My first interaction with Baby Alpaca, the band led by singer and songwriter Chris Kittrell, is over email, when he mistakes me for a violin player. He has invited me to their studio to practice with the band and says the violin accompaniment would be a great addition. I wonder how he feels about a writer instead of someone trained at the strings. Once the misunderstanding is cleared up, he invites me to sit in on practice nonetheless.
I ended up instead meeting Kittrell during a party in Williamsburg at a store called Beautiful Dreamers, where Kittrell’s clothing line is sold. “Fifty pieces in two months,” he tells me, which is quite impressive considering Baby Alpaca is his main focus, with clothing design, sketching, and a variety of other artistic ambitions being only fleeting side projects that happen serendipitously when he has the time. If creating art is Kittrell’s obsession, his approach to creating music is casual yet concentrated, fluid yet focused. He holds a platonic and seemingly effortless relationship with his craft that is both beguiling and impressive.
At the party, Kittrell glides from one end of the store to the other, hugging or exchanging European-style double kisses with friends throughout the store. He stands over six feet tall and has cherubic blond curly hair. Fixed between his eyes are two tight flaxen coils, which he lightly relocates above his eyebrow when he gets excited about an idea, his eyes widening and his voice raising.
Soon, the time comes to get ready for a show at Glasslands Gallery, on Kent Ave., in Williamsburg. It will be one of the band’s first in Brooklyn after several months of not playing, but Kittrell isn’t so much paying attention to the clock as is his manager, Yael Greenberg, an engaging young woman with a clipped accent and the type of fastidious personality that managers are born into this world already possessing. Kittrell is excited for me to meet the rest of the band, but mostly Zach McMillan, the guitarist and his songwriting partner.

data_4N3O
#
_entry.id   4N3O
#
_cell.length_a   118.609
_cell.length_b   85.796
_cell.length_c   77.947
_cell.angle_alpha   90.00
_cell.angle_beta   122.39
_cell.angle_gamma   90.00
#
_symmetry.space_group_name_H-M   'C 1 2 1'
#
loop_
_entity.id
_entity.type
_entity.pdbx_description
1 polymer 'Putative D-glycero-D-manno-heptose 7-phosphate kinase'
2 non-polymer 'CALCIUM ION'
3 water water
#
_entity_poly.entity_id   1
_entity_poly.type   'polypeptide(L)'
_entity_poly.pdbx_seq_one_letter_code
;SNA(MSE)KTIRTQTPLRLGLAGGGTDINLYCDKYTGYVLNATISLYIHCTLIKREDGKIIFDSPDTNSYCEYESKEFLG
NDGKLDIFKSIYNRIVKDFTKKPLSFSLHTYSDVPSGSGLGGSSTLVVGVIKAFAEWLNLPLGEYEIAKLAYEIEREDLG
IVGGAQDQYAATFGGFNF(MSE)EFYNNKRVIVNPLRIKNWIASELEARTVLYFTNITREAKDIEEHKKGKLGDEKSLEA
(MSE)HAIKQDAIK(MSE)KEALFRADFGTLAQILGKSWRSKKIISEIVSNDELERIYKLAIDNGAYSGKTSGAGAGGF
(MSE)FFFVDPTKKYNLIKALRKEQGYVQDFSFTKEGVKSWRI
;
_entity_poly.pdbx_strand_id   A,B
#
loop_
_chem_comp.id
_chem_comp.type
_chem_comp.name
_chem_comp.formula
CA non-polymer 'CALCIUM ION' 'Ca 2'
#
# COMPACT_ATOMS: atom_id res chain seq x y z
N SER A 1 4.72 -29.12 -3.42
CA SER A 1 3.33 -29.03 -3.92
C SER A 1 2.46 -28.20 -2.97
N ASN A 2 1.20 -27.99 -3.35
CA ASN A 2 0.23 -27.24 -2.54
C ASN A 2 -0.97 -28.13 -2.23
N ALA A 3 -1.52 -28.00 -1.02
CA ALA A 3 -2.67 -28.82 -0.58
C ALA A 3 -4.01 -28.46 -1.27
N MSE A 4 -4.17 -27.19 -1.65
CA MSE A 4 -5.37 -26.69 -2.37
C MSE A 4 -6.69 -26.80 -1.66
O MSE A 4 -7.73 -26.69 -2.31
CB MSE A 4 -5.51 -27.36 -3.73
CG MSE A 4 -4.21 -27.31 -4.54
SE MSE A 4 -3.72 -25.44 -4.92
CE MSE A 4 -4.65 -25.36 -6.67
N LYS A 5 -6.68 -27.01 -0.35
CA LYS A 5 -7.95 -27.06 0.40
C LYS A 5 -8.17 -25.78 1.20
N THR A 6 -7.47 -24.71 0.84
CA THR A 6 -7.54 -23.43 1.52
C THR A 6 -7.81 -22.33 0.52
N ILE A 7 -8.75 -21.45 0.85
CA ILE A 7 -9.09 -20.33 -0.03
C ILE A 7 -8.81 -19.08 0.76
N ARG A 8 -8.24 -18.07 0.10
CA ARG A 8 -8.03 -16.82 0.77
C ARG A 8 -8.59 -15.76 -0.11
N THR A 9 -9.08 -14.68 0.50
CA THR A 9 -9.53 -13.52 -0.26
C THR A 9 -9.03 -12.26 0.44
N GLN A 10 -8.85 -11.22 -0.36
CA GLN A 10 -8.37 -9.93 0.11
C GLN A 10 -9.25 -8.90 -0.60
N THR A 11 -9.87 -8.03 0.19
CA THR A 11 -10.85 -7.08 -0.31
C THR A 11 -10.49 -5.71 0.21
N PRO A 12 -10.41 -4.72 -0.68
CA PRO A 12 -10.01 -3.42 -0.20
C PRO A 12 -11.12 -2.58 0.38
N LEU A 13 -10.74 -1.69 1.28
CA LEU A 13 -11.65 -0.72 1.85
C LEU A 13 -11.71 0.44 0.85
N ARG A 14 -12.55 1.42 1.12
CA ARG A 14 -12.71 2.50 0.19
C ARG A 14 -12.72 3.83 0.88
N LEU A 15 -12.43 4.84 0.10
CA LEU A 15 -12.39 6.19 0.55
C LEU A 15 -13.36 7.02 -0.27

Before the show we are behind the stage, where the opening act is trying to move around the Baby Alpaca crew to get their equipment up on the stage. Kittrell is trying to get one of his friends into a sheer mesh tank top that he has recently designed, and he seems just as excited to rifle through his clothing designs as he is to get on stage and sing in a few minutes. Greenberg is perched amongst amps, rattling off a list of labels that will be at the show to observe the band. McMillan is out front, setting up wires and microphones. He is the more focused, gregarious, and attentive of the two, shuffling around hooking up instruments and explaining complex equipment details that are lost on me.
They take the stage and sound good even with the lack of live performances over the past several months. The audience is sprinkled with off-duty models and a peacock-feathered display of progressive artist types. They pack into the small venue and it is clear from their reactions Baby Alpaca is pleasing them.
I watch Kittrell on stage with his token autoharp; he smiles in between verses, seeming very much in his element. McMillan looks over and winks at me. Greenberg checks back in with me after the band leaves the stage. This immediate kinship is most certainly fueled by the age-old idea of an artist’s community.